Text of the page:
That said, it's definitely not the only way to do things, and there is no "best" way of developing software. If you put a lot of upfront work into developing test cases, you don't know whether your proposed architecture has any flaws until much later - while if you developed the code first, you'll run into them sooner and can redesign with less sunk effort.

  • Yes you are right about the first point, but I always make sure I don't do that. If the test fails, I always go to the code and make sure its right and then see if my test is right, and then modify whichever is wrong. Thanks for your opinion, I will keep this in my mind.. +1 from me for the 1st point and the last point...
    – k25
    Commented Jan 13, 2011 at 1:01
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    But what if the test passes? The test might pass because it isn't actually exercising the code of interest; that can't really happen under TDD, because the test is supposed to fail initially, and does - if it doesn't, you don't go on to step 2 until you've fixed it. So there's a failure mode in test last that doesn't exist in test first. Commented Jan 13, 2011 at 1:21
  • @Carl Manaster - Yes, you do have a valid point. After I write the code, I am perfectly aware of the requirements and so my unit test case would be right (ideally). If my test case passes, I would say the code is right, if the test fails, I will follow what I said. But, I 100% agree that you have a valid point there.
    – k25
    Commented Jan 13, 2011 at 1:56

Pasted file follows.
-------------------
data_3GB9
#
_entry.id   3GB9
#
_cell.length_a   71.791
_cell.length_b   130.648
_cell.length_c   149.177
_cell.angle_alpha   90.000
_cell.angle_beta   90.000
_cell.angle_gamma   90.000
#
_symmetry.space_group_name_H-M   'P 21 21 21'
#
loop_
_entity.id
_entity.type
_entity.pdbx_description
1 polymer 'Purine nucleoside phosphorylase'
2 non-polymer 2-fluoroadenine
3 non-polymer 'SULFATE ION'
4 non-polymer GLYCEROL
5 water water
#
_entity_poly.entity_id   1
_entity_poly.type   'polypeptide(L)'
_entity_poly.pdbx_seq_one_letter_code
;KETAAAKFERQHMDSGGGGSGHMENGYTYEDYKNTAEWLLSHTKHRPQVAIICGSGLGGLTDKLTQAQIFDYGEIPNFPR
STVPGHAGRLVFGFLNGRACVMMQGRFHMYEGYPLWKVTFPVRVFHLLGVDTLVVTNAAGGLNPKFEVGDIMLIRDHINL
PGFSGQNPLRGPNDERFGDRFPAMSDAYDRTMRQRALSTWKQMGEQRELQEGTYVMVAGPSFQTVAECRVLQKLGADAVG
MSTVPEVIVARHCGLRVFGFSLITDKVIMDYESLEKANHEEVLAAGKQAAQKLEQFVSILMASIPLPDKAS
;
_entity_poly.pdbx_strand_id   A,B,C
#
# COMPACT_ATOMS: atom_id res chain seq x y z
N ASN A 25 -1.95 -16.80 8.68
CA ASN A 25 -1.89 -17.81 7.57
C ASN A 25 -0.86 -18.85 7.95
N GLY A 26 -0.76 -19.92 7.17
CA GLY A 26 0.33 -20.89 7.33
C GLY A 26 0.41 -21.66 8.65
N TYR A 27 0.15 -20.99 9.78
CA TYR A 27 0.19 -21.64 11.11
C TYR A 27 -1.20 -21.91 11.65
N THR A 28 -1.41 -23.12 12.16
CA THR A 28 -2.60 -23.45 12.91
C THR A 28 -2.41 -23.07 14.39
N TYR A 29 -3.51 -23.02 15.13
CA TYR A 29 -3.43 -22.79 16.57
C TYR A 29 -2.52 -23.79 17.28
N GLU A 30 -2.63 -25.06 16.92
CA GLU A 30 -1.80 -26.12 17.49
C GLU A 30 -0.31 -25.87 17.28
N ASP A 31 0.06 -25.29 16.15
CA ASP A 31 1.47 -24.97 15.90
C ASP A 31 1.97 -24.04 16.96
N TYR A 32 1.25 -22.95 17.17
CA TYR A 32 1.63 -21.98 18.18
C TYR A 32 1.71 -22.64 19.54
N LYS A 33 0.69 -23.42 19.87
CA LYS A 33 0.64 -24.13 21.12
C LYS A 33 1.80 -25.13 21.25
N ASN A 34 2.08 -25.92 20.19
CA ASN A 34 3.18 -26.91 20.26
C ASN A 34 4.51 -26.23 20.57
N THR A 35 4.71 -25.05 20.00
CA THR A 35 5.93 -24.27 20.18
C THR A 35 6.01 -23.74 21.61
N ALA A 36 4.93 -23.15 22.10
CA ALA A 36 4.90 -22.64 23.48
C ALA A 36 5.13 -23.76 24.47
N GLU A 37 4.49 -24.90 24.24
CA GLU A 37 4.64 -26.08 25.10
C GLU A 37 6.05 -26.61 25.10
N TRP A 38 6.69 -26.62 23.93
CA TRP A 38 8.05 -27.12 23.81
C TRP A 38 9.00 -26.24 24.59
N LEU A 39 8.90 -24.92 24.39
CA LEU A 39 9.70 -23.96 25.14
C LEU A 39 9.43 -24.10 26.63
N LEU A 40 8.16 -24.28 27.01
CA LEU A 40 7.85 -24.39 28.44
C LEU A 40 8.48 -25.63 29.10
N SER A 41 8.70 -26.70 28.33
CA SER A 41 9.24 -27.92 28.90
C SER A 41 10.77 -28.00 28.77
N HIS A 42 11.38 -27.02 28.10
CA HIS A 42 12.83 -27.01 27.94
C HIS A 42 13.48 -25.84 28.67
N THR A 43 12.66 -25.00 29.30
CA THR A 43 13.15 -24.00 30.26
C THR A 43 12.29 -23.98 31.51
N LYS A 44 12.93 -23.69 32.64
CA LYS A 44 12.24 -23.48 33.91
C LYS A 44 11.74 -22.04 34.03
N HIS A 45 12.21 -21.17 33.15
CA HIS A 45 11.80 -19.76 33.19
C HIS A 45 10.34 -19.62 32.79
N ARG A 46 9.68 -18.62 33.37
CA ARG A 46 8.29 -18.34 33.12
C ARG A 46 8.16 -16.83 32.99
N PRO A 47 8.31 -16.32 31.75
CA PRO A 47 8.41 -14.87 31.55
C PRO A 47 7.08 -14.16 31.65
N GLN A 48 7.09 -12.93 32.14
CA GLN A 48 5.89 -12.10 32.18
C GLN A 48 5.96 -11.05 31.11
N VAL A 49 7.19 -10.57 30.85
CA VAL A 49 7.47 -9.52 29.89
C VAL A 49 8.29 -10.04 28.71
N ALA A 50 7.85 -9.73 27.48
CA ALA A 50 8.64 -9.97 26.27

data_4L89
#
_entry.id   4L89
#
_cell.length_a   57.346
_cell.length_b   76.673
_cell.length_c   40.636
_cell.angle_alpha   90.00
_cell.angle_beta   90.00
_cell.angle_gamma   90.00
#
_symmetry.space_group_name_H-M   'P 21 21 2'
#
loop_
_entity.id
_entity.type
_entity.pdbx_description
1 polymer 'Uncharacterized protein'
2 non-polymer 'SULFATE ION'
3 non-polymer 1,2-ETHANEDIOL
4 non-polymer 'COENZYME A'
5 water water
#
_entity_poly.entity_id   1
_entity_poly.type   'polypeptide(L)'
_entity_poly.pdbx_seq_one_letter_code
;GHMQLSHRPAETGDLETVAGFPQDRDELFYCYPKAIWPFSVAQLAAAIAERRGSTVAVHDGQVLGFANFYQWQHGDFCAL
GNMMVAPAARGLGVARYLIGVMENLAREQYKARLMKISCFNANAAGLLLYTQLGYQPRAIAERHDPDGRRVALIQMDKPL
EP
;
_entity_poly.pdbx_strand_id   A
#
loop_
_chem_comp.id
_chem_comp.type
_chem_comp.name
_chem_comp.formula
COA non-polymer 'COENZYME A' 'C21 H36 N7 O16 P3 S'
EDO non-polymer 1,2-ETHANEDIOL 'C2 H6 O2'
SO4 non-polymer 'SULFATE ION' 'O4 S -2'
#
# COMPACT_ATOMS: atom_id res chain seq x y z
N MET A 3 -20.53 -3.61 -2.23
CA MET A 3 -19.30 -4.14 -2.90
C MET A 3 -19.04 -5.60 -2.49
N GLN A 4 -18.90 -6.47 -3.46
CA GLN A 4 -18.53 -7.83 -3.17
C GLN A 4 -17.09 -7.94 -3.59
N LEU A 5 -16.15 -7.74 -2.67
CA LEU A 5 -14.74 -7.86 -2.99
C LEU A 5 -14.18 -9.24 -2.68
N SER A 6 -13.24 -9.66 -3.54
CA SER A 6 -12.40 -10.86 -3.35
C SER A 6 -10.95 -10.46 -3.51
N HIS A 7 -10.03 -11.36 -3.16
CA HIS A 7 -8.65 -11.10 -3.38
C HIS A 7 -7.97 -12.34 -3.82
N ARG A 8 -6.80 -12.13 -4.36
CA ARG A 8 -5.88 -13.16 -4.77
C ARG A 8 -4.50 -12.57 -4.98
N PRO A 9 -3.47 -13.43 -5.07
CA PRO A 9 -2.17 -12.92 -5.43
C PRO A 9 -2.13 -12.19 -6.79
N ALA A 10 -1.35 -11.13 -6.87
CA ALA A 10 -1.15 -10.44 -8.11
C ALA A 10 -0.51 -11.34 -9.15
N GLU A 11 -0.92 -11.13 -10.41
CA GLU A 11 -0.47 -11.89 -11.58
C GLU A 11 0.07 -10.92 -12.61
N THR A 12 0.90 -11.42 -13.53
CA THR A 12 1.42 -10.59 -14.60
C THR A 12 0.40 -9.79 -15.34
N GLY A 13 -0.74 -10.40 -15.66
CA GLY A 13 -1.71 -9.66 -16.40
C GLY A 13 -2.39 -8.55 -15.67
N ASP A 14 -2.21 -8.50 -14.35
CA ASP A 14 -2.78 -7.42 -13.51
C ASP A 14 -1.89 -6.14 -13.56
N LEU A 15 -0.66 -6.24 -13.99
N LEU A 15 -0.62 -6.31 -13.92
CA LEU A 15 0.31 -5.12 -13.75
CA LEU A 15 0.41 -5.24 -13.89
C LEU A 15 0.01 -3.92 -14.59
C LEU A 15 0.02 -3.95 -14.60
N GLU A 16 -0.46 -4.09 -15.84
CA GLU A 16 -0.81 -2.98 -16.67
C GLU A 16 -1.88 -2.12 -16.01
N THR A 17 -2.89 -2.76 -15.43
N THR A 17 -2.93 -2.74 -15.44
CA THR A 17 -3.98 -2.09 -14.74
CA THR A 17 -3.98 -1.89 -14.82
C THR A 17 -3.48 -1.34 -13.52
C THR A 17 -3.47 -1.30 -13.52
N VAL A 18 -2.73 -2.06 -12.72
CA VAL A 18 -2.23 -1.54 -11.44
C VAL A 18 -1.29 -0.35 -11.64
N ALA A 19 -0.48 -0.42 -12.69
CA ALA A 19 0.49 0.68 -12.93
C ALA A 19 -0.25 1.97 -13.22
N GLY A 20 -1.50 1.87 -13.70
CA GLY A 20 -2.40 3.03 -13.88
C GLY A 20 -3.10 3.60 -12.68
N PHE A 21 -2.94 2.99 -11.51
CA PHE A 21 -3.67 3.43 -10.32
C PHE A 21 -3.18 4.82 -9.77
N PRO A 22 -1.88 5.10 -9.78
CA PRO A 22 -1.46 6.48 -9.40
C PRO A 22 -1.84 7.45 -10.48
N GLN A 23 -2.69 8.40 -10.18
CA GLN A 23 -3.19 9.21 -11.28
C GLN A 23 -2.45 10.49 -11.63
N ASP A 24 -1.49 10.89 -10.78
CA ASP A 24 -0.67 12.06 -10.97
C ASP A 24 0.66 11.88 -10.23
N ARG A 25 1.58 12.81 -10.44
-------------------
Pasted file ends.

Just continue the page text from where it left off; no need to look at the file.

• @k25: The point is that if your test case passes, you still don't know whether the code is right or not. The test case could be wrong.
    – Anon.
    Commented Jan 13, 2011 at 2:03
  • @Anon. - yes you are right, I will take this case also in to account.
    – k25
    Commented Jan 13, 2011 at 2:08

Actually, people get hung up on TDD is about testing, though they forget about the other two letters in the acronym. Something which can be read over here: TDD without the T or TDD is not about Testing.

The thing is I've learnt a plethora of other stuff that is tightly knit with TDD. It doesn't matter if you do test first: What matters is thinking about software design.

In order to even be able to write unit tests "the right way", i.e. so they are isolated, quick and automated, you'll hopefully notice that it takes some rethinking about how to arrange your code in a way that your code becomes easier to test.

Personally I learnt myself the SOLID principles without knowing there was such a thing written. This is because writing unit tests forced me to rewrite classes so they won't become overly complex to test. It led to things like:

  • I had to move functionality, that either didn't made sense or resided in private methods, over to separate classes so I could test them separately. (Single Responsibility Principle).
  • I had to avoid large inheritance structures and extend implementations with composition instead (prominent in Open-Closed principle).